Stressors like climate change will put strain on our communities, making them more vulnerable. I am asserting and expanding the role of the public library as a civic space for radical care and community resilience. This work explores the ways in which the public library, as an existing institution, could adapt to the needs of its changing environment and community. Interventions are visualized by a librarian’s jumpsuit and library apron, an adapted library book cart, public signage, and a re-imagined library card.
I imagine a public library that pushes the bounds of its physical building and actively and compassionately serves residents in and across spaces. Sited in Providence, RI, this work explores Providence’s climate change future and the public library’s role in building more resilient community in uncertainty.
Beacon Public Library (BPL) is part-speculation, part-systems design proposal for asserting and expanding the role of the public library as a civic space for radical care and community resilience in the face of climate change. This work explores the ways in which the public library could adapt to the needs of its changing environment and community. Interventions are visualized by a librarian’s jumpsuit and library apron, an adapted library book cart, public signage, and a library card. The artifacts of these interventions make librarians visible and accessible, establishing their role as essential in providing expanded community services. They make BPL public-facing, critical, and adaptable, for climate crisis and non-crisis scenarios.
This research is built around understandings of community resilience and sociologist Eric Klinenberg's “social infrastructure;” climate change and climate-induced migration as processes that are often slow and compound; and through speaking with immigrants and librarians based in the greater Providence area. Reflecting on climate change and the migration that comes with it, it is the library’s services that feel uniquely positioned to build community resilience, while offering services and information for the many people who may need it.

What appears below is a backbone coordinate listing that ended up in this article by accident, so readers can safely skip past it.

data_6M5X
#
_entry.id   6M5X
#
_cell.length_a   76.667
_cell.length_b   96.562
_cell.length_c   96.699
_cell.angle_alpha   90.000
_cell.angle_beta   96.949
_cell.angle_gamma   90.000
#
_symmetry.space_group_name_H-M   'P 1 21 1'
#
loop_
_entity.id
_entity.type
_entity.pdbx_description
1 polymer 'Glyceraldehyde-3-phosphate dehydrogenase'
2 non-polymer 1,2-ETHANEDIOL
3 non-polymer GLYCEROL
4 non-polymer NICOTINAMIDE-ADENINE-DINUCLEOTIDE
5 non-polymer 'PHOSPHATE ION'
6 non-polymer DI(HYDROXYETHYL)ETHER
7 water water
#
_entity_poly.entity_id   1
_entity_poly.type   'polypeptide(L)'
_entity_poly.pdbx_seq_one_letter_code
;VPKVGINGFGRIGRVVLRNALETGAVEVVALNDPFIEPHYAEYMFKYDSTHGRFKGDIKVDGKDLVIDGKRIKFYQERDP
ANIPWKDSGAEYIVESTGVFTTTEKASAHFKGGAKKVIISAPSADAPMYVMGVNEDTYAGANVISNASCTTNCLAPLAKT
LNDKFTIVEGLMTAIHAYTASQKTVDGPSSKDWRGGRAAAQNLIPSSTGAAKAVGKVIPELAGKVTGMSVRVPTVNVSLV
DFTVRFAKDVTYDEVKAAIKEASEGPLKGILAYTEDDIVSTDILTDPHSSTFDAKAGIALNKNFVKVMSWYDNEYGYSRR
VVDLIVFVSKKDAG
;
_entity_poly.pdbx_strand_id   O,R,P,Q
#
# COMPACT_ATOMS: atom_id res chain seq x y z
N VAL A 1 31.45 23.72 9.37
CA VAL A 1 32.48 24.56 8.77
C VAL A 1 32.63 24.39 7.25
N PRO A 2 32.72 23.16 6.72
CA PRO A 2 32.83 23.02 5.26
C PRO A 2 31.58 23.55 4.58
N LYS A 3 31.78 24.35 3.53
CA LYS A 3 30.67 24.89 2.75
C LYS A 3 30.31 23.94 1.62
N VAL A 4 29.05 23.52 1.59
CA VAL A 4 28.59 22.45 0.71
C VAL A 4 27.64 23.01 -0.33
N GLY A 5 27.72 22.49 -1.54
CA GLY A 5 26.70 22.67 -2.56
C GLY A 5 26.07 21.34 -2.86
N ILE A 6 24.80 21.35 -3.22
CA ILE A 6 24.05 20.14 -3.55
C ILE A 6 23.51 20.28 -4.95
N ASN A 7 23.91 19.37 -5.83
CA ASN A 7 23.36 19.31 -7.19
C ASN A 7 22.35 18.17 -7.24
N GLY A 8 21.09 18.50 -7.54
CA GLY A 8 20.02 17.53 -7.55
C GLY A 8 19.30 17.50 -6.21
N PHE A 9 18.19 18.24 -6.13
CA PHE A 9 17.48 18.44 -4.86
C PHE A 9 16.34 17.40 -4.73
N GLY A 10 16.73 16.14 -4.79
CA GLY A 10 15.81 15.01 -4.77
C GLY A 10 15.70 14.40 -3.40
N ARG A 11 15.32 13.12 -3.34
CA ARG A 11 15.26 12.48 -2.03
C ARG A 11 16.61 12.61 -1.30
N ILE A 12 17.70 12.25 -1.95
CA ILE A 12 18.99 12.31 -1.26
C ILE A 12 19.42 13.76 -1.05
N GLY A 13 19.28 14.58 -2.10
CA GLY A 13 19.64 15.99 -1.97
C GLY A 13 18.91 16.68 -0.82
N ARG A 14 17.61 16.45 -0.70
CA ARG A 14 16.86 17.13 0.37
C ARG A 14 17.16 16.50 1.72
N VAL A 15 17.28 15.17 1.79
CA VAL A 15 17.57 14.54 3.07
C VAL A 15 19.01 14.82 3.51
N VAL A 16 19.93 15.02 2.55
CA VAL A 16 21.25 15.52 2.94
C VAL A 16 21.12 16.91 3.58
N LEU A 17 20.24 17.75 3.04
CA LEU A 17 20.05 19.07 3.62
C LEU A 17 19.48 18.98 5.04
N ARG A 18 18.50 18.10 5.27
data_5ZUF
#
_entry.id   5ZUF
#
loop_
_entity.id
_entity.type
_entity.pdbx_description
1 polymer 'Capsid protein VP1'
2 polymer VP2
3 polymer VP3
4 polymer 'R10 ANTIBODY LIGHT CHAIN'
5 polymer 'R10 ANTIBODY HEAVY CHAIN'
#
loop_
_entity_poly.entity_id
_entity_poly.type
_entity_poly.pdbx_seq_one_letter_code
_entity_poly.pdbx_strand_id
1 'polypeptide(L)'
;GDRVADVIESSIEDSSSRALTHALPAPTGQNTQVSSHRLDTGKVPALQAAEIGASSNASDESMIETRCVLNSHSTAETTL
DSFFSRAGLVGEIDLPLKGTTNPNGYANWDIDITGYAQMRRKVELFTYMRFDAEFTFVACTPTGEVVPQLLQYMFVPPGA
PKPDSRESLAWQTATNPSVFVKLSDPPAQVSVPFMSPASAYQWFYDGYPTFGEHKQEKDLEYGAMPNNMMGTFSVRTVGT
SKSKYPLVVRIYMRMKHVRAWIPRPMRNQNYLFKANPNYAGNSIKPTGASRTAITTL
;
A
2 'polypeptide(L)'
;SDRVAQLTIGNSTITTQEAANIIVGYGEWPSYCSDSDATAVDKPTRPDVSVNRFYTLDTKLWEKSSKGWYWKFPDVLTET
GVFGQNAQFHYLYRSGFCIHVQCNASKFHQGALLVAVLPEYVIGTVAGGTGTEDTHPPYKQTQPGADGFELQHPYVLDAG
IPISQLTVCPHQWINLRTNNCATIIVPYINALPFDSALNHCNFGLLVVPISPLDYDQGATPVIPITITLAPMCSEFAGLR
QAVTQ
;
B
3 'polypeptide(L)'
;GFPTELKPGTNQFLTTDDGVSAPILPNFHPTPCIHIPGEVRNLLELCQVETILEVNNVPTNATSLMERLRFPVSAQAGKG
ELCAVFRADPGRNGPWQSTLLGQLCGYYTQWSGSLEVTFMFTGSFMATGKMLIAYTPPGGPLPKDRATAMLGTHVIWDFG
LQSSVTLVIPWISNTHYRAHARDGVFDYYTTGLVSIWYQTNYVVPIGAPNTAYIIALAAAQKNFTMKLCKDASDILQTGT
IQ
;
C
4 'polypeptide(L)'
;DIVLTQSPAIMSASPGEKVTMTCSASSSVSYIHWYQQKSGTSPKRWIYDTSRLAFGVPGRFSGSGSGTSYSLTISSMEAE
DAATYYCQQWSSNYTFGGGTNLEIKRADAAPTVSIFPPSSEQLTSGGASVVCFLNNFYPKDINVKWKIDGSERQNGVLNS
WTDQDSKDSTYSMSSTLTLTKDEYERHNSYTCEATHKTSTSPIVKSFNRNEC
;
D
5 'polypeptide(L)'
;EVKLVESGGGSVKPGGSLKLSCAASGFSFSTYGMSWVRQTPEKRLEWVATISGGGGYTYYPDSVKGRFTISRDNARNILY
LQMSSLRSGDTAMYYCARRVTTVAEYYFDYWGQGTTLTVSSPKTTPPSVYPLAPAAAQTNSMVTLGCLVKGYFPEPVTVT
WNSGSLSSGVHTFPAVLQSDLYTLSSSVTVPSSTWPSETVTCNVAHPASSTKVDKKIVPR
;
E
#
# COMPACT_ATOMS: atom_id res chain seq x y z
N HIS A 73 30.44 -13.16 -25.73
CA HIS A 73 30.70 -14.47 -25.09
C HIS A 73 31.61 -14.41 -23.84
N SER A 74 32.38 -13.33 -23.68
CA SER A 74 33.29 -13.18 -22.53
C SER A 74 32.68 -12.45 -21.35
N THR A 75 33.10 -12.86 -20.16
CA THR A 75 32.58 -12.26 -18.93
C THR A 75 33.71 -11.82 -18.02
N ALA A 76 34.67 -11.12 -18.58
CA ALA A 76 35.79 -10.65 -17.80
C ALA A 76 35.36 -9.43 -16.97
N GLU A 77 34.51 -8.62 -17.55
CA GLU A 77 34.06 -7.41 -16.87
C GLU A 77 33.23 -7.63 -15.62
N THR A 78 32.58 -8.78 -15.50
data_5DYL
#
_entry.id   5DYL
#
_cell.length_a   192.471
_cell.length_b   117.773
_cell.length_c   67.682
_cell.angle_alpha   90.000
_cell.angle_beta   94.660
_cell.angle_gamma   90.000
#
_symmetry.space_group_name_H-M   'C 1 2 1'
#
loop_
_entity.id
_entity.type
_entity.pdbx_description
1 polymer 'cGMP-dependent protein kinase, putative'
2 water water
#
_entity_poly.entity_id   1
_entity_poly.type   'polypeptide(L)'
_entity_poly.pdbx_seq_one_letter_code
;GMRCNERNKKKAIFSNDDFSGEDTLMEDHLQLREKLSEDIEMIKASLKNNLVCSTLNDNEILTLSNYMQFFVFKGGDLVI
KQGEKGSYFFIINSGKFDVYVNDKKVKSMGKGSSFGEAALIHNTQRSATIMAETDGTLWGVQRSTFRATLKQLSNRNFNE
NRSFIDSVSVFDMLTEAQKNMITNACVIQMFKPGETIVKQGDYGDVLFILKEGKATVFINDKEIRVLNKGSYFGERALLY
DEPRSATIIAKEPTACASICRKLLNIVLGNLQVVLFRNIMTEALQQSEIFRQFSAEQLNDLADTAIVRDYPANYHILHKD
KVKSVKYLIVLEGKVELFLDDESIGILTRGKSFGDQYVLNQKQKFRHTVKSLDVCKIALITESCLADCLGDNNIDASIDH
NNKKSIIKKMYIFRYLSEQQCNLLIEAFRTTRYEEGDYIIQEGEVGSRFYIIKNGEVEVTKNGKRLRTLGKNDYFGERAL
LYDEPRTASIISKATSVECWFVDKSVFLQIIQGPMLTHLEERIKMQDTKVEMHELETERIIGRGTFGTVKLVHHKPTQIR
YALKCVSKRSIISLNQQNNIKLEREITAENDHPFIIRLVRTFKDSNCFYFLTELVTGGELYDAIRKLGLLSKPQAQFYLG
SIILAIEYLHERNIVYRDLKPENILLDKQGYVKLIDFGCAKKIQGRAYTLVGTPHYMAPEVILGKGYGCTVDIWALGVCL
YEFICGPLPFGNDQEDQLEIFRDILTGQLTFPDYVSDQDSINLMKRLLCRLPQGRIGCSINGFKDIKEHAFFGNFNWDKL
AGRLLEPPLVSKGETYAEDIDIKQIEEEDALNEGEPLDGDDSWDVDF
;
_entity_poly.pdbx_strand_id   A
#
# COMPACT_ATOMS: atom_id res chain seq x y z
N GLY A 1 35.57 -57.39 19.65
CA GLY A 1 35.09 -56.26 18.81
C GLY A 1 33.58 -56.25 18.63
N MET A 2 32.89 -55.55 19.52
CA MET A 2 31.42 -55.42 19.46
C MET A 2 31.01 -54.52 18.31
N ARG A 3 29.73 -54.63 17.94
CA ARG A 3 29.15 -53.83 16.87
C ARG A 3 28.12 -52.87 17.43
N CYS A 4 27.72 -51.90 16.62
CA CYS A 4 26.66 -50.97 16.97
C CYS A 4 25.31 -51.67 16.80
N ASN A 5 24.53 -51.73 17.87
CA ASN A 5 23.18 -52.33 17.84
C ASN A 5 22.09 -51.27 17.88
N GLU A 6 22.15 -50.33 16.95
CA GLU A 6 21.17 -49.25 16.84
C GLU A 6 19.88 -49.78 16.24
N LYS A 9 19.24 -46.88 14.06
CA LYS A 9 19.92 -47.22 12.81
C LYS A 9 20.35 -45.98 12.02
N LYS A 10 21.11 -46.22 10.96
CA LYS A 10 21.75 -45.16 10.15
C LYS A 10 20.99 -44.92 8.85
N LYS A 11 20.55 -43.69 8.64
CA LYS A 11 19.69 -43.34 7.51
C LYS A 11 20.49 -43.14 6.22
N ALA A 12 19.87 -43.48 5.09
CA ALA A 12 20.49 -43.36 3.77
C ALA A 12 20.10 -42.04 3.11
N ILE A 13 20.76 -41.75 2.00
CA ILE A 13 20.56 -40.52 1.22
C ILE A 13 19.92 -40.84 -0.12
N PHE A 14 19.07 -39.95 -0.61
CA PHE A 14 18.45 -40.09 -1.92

These types of days happened more and more. Sometimes they felt scary—intense and dark, wind and rain pounding the windows, lights flickering, basements flooding. And sometimes they felt routine: a slow and constant darkening, of air that felt thicker from the moist heat or the accumulating particulates, of seasons shifting and supermarkets missing produce, of dead grass. Climate change didn’t always ring like an emergency alarm. It just creeped. Eventually we adapted, thanks to the librarians. They had been here the whole time, quietly recommending books and resources. The librarians watched their city struggle more: how it became hard to organize resources, recoveries, services across spread out spaces. How new and old residents didn’t know how to get the help they needed, or how to help each other. The neighborhood library flooded once. So they decided it was best to not rely solely on the space anymore.
Best to make the library the entire city. Can a city be a library? They got more volunteers, dedicated to neighborhoods or single streets or blocks, some who act as “traditional” librarians, others as specialists in subjects like healthcare and citizenship, and even others as trained neighborhood recovery organizers. They planted the public library in the Boys & Girls Club some days, the elementary school and the church basement others, outside the supermarket. They had been so quiet for so long, that at first when we saw them clad in their maroon and navy jumpsuits around the city we thought “who are they?” And then we realized: they were doing it for us, making their services and skills visible for us. Showing us a way our city could live, maybe even flourish in these conditions. They gave us anchors in times of transience, stability in uncertainty. They were always there, longstanding and adaptable. They illuminated the city back to itself. They made libraries our beacons.